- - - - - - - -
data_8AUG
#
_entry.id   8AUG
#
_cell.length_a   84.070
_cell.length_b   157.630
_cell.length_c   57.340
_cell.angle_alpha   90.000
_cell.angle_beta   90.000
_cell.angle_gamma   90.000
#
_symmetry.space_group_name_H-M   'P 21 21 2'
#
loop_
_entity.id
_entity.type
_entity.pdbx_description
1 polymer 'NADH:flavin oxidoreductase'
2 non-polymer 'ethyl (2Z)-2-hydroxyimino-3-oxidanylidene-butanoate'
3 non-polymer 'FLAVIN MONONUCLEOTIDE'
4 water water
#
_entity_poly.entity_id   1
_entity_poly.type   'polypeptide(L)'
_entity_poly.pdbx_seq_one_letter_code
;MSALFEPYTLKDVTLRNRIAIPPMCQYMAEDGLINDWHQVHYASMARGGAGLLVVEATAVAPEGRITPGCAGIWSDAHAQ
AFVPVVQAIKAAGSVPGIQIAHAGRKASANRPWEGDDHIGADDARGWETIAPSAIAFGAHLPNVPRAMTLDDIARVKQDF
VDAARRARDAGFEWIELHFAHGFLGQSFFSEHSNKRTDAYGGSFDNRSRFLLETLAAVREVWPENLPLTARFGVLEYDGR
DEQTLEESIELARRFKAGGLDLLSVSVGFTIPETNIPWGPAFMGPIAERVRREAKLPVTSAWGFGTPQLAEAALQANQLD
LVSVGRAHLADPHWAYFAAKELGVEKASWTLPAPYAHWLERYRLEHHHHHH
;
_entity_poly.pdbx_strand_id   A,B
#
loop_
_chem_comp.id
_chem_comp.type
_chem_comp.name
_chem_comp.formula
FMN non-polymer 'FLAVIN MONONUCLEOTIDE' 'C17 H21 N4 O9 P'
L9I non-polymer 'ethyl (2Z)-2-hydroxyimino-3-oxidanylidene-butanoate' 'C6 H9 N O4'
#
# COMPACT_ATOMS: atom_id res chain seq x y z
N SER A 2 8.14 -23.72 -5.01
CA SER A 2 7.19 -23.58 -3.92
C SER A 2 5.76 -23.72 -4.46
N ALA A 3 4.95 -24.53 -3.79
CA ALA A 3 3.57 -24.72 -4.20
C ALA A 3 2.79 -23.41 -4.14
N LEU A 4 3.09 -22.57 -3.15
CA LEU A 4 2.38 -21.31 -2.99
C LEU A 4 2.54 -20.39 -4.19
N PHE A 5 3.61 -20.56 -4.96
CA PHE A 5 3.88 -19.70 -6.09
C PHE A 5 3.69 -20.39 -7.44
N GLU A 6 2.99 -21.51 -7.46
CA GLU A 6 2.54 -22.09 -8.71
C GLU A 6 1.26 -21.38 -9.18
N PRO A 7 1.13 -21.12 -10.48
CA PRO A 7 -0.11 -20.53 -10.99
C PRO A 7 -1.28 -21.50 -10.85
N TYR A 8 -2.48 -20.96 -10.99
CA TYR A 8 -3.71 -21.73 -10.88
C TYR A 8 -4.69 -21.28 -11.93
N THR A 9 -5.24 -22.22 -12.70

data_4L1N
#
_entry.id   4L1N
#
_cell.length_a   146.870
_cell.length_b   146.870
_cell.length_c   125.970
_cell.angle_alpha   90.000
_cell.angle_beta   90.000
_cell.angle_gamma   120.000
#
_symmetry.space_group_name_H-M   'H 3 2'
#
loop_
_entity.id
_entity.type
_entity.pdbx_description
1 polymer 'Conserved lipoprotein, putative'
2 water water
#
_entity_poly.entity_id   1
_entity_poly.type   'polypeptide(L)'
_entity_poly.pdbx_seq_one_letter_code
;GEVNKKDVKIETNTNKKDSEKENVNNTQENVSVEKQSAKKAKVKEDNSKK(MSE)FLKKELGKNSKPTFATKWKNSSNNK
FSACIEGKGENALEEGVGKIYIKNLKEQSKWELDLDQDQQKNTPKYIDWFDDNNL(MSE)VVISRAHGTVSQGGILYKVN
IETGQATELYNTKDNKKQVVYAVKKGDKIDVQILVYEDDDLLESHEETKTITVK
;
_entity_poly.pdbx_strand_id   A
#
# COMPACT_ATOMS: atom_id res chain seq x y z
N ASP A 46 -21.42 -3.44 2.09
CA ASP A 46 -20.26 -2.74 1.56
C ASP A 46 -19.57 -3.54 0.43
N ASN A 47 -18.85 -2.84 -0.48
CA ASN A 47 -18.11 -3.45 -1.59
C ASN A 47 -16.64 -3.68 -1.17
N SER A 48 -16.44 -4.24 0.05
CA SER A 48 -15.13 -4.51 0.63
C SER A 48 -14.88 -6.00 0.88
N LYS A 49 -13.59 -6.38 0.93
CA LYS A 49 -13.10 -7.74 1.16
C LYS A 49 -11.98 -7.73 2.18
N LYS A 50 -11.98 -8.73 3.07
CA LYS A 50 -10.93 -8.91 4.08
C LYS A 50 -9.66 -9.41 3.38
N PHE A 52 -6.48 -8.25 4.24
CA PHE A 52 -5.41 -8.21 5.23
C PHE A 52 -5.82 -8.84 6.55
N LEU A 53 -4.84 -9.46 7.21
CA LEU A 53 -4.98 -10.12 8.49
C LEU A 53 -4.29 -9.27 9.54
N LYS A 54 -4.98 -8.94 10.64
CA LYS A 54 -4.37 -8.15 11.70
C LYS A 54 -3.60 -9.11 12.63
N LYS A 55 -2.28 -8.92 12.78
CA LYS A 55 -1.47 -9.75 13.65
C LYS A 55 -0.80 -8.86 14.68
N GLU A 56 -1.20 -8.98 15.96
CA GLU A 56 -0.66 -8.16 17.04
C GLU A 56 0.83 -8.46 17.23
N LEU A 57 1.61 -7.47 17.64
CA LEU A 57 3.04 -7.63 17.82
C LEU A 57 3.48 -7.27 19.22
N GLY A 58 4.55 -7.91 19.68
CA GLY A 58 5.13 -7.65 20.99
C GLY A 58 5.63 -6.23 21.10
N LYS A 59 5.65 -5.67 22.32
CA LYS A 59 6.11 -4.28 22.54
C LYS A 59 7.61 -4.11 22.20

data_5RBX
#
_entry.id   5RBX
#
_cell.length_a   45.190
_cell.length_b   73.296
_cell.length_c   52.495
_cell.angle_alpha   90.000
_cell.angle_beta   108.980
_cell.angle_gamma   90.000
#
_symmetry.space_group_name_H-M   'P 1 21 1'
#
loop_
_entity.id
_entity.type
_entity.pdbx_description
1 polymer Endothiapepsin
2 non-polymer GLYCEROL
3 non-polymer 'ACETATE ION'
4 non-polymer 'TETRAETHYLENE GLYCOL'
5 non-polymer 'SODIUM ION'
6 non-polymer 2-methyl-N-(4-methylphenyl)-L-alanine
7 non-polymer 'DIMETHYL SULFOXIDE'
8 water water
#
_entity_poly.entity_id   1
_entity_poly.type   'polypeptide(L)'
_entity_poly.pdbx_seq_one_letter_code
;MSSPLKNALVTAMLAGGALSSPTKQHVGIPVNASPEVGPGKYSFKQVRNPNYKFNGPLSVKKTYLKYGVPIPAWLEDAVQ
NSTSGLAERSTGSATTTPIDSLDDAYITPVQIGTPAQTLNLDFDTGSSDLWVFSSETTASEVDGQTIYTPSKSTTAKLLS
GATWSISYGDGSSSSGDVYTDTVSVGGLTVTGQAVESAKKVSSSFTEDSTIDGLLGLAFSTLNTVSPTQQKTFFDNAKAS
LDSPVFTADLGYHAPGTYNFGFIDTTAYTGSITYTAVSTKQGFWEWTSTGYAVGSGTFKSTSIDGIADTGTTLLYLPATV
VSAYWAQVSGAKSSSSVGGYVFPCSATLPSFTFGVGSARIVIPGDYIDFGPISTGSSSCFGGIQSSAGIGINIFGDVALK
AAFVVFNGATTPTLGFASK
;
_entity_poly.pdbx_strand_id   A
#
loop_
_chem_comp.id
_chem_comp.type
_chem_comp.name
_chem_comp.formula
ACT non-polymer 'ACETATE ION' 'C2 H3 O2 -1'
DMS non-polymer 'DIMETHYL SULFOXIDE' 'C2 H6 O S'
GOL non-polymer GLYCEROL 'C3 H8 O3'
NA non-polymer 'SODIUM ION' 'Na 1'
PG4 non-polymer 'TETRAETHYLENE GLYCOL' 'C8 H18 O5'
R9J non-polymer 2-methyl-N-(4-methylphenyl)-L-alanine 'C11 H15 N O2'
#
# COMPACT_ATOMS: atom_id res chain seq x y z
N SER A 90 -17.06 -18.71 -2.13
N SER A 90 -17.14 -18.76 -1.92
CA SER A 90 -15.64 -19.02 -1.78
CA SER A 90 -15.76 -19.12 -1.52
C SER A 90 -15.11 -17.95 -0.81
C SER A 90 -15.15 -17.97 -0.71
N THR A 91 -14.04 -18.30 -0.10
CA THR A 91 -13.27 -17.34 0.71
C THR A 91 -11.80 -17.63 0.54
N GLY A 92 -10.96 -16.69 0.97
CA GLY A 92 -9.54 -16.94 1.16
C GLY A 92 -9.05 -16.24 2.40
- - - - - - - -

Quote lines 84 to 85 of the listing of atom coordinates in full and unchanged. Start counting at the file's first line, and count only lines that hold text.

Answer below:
#
_entity_poly.entity_id   1